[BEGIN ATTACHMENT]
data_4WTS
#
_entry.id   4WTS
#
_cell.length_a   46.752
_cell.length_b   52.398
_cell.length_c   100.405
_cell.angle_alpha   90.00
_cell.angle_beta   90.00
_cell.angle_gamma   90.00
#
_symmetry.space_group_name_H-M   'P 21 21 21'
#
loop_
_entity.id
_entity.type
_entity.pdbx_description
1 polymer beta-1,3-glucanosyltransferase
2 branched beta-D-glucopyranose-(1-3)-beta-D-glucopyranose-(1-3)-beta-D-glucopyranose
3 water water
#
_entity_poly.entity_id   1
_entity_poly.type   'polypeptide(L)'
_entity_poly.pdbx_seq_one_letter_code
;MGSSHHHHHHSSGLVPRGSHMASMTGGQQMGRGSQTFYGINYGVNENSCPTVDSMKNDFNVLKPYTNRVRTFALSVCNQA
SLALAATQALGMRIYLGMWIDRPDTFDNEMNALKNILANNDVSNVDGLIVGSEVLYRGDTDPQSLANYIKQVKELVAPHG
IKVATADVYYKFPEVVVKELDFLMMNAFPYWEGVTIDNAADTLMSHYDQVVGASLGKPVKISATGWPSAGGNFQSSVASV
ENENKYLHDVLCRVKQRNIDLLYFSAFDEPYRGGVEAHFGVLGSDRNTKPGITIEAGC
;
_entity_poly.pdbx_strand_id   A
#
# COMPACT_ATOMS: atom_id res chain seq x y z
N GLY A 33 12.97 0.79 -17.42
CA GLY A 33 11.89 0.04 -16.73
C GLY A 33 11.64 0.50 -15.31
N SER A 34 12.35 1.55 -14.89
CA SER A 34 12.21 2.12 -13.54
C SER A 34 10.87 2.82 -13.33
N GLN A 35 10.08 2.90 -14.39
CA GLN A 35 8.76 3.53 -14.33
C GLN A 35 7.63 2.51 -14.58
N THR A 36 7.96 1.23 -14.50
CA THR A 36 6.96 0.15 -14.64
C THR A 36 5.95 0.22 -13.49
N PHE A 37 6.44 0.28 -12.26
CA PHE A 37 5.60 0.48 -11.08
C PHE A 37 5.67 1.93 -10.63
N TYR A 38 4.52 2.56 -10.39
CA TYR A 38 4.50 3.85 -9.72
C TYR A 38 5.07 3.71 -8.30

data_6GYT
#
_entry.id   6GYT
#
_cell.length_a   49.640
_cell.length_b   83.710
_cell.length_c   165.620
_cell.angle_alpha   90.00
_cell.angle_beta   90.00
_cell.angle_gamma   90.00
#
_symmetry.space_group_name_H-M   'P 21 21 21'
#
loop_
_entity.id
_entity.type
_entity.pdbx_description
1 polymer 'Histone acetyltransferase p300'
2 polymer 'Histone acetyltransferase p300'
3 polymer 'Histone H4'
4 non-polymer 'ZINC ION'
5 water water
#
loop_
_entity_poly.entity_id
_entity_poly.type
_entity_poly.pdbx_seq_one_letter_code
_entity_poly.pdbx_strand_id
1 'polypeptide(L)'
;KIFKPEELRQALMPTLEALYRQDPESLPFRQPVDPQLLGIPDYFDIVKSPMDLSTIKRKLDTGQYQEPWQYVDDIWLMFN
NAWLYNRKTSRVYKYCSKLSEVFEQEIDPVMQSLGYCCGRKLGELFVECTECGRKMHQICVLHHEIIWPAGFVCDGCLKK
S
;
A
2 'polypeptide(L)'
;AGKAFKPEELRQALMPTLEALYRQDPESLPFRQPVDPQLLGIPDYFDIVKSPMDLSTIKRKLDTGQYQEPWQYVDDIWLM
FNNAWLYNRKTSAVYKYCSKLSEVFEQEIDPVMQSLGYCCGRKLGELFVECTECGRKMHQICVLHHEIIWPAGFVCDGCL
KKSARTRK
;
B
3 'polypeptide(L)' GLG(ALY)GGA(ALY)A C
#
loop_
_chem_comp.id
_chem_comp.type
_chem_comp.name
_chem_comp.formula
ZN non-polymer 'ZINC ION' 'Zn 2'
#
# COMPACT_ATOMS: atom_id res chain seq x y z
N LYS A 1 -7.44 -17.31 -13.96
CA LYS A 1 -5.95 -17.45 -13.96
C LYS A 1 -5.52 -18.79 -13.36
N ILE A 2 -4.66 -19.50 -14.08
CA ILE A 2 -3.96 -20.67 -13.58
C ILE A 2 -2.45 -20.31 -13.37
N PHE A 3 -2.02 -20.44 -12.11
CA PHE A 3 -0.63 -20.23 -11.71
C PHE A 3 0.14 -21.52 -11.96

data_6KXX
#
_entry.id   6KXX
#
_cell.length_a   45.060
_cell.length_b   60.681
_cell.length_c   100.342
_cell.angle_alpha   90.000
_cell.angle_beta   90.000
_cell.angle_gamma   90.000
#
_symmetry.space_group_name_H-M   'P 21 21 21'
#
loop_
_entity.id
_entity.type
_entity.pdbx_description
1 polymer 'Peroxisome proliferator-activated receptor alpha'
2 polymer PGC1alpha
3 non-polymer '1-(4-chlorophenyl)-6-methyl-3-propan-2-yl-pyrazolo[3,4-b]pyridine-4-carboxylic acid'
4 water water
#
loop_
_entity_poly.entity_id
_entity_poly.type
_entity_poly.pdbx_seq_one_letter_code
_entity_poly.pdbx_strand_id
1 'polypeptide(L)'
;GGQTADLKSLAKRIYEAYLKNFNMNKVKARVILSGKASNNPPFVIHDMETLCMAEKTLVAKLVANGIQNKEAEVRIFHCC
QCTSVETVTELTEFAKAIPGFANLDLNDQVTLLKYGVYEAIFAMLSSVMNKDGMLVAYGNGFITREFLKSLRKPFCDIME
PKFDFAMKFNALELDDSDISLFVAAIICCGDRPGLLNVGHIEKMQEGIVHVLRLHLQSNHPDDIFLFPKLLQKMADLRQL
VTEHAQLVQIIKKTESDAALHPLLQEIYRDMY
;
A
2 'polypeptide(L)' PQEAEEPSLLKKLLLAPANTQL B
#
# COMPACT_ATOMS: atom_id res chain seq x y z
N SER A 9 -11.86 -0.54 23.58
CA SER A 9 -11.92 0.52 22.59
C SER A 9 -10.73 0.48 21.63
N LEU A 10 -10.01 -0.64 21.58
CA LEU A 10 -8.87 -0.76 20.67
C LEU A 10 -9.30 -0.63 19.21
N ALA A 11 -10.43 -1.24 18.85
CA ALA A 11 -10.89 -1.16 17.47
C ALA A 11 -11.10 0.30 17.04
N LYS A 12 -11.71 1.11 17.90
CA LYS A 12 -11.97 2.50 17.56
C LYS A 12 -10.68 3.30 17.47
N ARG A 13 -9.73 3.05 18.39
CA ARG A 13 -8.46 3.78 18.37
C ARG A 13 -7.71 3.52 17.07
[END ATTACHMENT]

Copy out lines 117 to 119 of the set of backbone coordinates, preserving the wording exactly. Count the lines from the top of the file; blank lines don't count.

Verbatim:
_cell.angle_alpha   90.000
_cell.angle_beta   90.000
_cell.angle_gamma   90.000